Helping an anxious child

Psychologist & Author David Palmiter, PhD, shares advice for parents on the best way to help your anxious child be calm and overcome their anxious temperament
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Helping an anxious child

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Many parents have a child that seems to be too fearful or anxious or worried and they wonder what to do. First of all, I'd say you're in a big club. This is the number 1 problem the kids suffering, an anxious temperament. It isn't necessarily same thing as an anxiety disorder, it's just an anxious temperament. There's a couple of things, first we want to avoid excessive reassurances. Let's say I walk in the studio today and you guys told me this is a great studio, state of the art and by the way don't worry about the roof collapsing on you, it's fine. Well, I'm going to start looking up at the roof and wondering why are they reassuring me. A reassurance says there's something to be reassured about. It's like danger, danger watch out, freak out now. So I don't want excessive reassurances. I also want to avoid avoidance. This thing, anxiety makes someone want to avoid thing that's the main symptom expression. So I asked, this thing my kids afraid of is it developmentally appropriate? If it is developmentally appropriate, going on a school bus, joining a new soccer team, raising their hand in class. Then I want to kindly and warmly insist upon that exposure. Once they're exposed, their anxietiy is going to go away. It does naturally over time. I also can teach my kid relaxing, belly breathings. Pretend that your lung is in your belly instead of your chest, we call diaphragmatic breathing, very powerful tool. Turn your muscles into a cooked piece of pasta instead of a non-cook piece of pasta. The softer more relax muscles are the more anxieties flush from my body. I can also - that thing my kid might be afraid of - I can also set a step-wise exposure to it. Maybe take a trip to the preschool a week before the preschool starts. Meet the preschool teacher would be an example. Instead of just jumping into the lake putting a leg in then the hip then stomach and so forth. But avoiding and avoidance is key. If I find those strategies don't work, I want to seek a mental health professional this is a highly treatable problem. It's one of my favorite things to treat because kids are often in high distress and they're much better a few weeks later and everybody is through about it.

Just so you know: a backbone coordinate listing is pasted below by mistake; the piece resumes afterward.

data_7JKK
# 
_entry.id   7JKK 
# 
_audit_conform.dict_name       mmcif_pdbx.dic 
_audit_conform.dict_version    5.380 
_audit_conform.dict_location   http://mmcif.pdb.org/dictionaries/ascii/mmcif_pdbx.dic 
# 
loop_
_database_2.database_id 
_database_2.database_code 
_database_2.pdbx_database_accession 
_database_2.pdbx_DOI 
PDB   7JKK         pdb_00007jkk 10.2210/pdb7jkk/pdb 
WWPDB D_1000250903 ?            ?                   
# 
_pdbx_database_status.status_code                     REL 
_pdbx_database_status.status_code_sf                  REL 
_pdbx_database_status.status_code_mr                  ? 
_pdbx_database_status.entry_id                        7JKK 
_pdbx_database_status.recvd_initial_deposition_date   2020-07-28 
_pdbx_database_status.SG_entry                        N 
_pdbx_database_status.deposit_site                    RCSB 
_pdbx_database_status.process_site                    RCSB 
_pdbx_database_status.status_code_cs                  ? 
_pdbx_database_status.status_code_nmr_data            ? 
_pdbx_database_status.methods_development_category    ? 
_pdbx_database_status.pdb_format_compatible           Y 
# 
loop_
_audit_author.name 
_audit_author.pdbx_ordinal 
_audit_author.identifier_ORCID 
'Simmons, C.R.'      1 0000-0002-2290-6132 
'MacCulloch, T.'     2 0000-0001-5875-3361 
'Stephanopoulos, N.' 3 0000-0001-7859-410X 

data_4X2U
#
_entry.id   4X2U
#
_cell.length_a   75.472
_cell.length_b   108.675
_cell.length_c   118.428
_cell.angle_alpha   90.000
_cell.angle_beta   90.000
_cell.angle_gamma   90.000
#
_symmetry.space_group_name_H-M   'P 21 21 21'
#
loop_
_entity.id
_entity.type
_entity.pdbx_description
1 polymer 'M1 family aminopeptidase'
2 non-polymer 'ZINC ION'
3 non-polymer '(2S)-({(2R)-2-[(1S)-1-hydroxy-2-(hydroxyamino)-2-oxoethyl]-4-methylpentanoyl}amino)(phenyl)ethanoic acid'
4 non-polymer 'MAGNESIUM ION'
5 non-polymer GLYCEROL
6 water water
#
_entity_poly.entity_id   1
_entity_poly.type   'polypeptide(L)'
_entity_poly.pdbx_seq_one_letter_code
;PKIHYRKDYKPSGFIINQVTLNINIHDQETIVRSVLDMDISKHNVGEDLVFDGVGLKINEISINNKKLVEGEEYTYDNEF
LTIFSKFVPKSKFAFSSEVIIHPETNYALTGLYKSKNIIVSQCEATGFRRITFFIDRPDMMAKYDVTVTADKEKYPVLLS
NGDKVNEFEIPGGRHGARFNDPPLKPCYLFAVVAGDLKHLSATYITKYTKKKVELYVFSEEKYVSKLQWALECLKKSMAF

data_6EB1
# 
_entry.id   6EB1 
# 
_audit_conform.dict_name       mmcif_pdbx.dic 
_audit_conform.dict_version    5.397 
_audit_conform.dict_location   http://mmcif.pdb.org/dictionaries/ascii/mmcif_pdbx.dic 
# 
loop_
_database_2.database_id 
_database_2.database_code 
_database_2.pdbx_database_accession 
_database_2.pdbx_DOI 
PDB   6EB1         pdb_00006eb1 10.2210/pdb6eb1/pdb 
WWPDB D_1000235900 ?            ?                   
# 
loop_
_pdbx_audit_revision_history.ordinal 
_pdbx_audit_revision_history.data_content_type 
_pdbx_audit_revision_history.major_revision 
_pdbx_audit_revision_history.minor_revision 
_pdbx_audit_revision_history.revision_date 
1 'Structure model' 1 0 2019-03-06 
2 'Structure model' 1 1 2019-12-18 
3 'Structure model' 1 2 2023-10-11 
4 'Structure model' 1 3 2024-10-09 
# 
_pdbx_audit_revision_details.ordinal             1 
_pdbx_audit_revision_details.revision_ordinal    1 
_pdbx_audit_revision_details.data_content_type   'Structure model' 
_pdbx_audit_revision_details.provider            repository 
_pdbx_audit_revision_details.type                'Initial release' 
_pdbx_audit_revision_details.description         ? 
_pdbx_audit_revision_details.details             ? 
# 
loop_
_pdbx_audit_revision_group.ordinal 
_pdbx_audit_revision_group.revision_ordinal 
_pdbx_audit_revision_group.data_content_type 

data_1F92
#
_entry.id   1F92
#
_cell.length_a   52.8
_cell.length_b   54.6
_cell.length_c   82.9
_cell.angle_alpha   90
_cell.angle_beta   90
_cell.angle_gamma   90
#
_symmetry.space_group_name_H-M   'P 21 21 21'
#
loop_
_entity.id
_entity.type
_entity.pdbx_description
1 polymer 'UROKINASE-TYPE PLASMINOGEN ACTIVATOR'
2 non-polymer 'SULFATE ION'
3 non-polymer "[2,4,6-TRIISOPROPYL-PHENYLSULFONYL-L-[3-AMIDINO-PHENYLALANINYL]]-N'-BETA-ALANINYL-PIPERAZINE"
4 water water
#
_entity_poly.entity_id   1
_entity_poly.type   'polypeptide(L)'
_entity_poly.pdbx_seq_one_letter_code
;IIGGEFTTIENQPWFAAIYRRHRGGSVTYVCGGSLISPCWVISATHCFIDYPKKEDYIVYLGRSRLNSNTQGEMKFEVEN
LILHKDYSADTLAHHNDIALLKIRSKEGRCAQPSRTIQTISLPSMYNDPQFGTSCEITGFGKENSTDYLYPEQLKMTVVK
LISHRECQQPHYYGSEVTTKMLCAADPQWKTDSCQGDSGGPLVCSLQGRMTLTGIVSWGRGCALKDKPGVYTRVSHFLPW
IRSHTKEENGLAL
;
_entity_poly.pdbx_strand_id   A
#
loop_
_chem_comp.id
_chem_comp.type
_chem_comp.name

Psychologist & Author David Palmiter, PhD, shares advice for parents on the best way to help your anxious child be calm and overcome their anxious temperament

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David Palmiter, PhD, ABPP

Psychologist & Author

Dr. David Palmiter is a professor of Psychology and Counseling at Marywood University. He is a practicing and board-certified clinical psychologist, a past president of the Pennsylvania Psychological Association, the author of over three dozen publications, including two books on promoting resilience in youth, a Fellow of the American Psychological Association (true of < 6% of psychologists), the American Academy of Clinical Psychology and the Pennsylvania Psychological Association in youth. He has also given hundreds of workshops on family issues for organizations such as The Navy SEAL Foundation, The Master Therapist Series at the University of Connecticut, The American Psychological Association and the McGraw-Hill Financial Group and completed hundreds of media projects for outlets such as CNN, The New York Times, US News and World Report and the Wall Street Journal. David is also a dad of three (two studying at Cornell University and one still in high school) and husband of 27 years to Dr. Lia Richards-Palmiter. A central aspect of his professional mission is to put air under the wings of parents as they try to raise happy and resilient children and teens.

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